BLM Owyhee Complex Wild Horse Gather Concludes


Bureau of Land Management

BLM Office:

Nevada State Office

Media Contact:

Terah Malsam

Reno, Nev. - The Bureau of Land Management (BLM), concluded a wild horse helicopter gather on the Owyhee Complex in Northern Nevada on Sunday, December 4th. The BLM gathered 1,832 wild horses across three Herd Management Areas (HMA) and outside in non-HMA locations near the complex.  A total of 402 horses, both mares and studs, were released back onto the range. All mares identified for release, a total of 199, were treated with the fertility control vaccine PZP-22 to slow the population growth rate of the remaining population within the HMAs. PZP-22 is a temporary fertility-control vaccine that can prevent pregnancy in wild horses for 1-2 years. 

“This gather was a management action necessary to lessen the impacts of the overpopulation of wild horses in the Owyhee Complex within important Greater Sage Grouse habitat” said Alan Shepherd, BLM Nevada Wild Horse and Burro Program Manager. “These types of actions are in conformance with the 2015 Nevada and Northeastern California Greater Sage Grouse Sub-regional Plan Amendment.”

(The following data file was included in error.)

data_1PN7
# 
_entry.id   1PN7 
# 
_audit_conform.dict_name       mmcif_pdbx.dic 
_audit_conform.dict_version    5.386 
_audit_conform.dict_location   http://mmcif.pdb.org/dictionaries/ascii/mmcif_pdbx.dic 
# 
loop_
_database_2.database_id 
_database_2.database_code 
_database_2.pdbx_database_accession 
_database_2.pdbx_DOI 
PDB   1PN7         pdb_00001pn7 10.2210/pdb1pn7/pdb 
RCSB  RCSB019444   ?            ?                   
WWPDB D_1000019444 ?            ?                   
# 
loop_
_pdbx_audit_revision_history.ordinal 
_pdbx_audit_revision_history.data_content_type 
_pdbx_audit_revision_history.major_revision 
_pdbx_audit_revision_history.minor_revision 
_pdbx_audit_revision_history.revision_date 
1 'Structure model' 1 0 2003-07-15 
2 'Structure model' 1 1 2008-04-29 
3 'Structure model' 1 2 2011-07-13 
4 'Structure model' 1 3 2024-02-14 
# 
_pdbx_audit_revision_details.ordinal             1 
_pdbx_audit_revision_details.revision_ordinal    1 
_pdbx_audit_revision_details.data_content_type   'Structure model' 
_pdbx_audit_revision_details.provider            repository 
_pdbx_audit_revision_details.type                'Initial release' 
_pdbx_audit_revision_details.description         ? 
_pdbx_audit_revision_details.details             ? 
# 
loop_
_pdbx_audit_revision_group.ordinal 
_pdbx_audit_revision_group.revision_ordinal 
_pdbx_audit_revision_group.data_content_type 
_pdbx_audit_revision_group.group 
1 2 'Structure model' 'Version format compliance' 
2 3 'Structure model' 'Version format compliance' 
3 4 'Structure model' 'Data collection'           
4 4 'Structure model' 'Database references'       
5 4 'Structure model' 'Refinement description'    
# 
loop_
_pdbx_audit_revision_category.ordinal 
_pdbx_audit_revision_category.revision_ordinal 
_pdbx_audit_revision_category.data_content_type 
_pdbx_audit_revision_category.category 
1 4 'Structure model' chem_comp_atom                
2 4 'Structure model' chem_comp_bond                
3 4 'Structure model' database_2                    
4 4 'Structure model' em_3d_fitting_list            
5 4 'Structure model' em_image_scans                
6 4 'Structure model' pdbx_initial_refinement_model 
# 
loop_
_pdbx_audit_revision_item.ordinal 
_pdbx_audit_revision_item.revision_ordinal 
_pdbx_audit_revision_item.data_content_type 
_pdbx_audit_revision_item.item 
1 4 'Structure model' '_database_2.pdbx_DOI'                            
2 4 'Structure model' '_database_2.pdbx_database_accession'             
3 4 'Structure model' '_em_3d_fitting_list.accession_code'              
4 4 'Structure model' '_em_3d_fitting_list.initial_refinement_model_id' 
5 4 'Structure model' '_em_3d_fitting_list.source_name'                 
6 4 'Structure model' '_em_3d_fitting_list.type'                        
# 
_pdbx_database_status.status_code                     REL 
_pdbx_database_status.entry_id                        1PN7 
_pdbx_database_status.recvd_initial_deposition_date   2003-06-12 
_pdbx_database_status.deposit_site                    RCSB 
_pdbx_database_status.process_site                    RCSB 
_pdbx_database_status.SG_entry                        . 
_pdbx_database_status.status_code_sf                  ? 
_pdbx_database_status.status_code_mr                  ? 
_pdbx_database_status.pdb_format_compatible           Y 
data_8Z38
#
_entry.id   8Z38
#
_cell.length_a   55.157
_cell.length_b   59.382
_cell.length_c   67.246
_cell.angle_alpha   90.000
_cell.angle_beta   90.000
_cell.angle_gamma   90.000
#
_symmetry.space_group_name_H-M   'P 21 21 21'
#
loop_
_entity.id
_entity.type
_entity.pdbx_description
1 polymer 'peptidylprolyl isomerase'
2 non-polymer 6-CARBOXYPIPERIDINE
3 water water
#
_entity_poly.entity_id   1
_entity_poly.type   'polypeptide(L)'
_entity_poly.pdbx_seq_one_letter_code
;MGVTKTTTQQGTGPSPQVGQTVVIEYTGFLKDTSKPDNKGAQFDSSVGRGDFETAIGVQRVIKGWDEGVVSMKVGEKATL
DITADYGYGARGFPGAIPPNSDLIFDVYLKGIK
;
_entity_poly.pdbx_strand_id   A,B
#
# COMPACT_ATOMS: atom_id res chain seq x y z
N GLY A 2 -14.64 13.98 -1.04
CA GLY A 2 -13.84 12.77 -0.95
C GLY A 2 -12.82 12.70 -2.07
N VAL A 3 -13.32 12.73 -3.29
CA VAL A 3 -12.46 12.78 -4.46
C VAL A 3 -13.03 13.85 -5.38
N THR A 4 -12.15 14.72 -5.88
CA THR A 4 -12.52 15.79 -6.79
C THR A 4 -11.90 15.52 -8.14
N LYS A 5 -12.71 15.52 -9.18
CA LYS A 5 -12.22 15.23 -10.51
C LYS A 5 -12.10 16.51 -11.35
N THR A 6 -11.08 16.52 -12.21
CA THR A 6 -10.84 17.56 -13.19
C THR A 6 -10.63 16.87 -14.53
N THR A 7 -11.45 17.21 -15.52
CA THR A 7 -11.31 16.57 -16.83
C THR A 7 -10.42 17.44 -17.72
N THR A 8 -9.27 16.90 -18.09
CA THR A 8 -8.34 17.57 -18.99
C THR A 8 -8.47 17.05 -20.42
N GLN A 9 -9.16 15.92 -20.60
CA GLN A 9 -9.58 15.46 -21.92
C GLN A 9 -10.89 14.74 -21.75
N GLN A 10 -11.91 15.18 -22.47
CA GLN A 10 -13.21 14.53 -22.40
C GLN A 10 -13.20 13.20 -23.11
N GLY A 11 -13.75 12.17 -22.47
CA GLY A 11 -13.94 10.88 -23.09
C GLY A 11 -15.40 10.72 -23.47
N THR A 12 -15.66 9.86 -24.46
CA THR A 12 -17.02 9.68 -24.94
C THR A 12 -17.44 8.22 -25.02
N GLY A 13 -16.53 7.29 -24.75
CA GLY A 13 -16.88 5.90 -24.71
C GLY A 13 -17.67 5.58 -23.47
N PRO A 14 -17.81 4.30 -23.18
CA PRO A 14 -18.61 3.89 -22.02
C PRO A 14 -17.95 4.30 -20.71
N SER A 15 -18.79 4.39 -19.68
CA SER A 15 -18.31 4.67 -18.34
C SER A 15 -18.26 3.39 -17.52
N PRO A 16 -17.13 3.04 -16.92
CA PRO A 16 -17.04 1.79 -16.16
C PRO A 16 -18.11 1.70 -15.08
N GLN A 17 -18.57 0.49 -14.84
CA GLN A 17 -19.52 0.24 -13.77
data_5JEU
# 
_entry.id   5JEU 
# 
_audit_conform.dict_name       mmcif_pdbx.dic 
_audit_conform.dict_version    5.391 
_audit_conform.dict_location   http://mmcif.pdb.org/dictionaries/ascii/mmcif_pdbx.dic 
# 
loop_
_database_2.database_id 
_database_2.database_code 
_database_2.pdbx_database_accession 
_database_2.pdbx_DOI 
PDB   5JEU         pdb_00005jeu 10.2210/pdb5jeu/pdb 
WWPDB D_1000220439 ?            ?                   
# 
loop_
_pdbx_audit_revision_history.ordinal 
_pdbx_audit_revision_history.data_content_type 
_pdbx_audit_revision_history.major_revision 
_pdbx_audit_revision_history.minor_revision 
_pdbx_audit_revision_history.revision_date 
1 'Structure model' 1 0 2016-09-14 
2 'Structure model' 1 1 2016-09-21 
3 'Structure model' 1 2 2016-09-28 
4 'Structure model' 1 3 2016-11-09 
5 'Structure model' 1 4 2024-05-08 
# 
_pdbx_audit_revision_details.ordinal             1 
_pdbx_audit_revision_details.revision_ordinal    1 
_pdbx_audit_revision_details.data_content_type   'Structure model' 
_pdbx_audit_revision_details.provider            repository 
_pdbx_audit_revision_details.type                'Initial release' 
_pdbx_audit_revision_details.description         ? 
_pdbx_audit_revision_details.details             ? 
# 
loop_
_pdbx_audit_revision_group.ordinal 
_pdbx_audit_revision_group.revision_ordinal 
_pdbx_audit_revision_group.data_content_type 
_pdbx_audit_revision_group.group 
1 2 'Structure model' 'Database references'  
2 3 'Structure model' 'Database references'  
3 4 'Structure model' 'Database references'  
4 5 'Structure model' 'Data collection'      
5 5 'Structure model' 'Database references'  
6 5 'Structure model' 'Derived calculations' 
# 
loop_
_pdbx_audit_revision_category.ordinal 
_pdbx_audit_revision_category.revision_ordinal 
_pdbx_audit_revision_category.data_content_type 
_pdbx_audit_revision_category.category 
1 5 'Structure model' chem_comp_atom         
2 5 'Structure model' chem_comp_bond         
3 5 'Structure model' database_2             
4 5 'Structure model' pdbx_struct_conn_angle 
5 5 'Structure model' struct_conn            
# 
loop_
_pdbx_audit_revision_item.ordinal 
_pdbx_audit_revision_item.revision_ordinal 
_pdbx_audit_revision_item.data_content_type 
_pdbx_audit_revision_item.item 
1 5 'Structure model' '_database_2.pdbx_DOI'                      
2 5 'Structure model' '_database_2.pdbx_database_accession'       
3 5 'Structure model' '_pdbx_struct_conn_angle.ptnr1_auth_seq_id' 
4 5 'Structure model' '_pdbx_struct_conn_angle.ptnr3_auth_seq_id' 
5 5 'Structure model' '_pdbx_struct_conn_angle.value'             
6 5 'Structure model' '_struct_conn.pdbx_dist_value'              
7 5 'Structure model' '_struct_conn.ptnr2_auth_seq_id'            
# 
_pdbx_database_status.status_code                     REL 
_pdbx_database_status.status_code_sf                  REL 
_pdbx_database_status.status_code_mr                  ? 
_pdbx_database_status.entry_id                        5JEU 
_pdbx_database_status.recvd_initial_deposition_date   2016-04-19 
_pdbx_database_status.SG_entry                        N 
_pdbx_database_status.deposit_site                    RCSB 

The purpose of the gather was to remove excess wild horses in order to prevent further deterioration of Greater Sage grouse habitat within the Sagebrush Focal Area (SFA) in northern Elko and Humboldt Counties. Overpopulation of wild horses leads to the degradation of rangeland resources, which adversely impacts habitat for other species as well as the horses themselves. The Owyhee Complex is located in both the Elko and Winnemucca Districts and encompasses the Owyhee, Little Owyhee, Rock Creek, Snowstorm Mountains, and Little Humboldt HMAs. The gather took place within the Owyhee, Little Owyhee, and Rock Creek HMAs which contains the majority of the SFA area within Nevada. The total gather area was comprised of 1,120,763 acres of both private and public lands. For detailed information on the entire gather operation, visit the 2016 Owyhee Wild Horse Gather website.

All the horses identified for removal were transported to the Palomino Valley Wild Horse and Burro Adoption Center north of Reno, NV where they will be prepared for the BLM adoption program. Horses not adopted will be placed in off-range pastures where they will be humanely cared for and retain their “wild” status and protection under the 1971 Wild Free-Roaming Horses and Burros Act. The BLM does not sell or send any horses to slaughter. For information on how to adopt a wild horse, visit the BLM Wild Horse & Burro adoption website.

The BLM manages more than 245 million acres of public land located primarily in 12 western states, including Alaska, on behalf of the American people. The BLM also administers 700 million acres of sub-surface mineral estate throughout the nation. Our mission is to sustain the health, diversity, and productivity of America’s public lands for the use and enjoyment of present and future generations.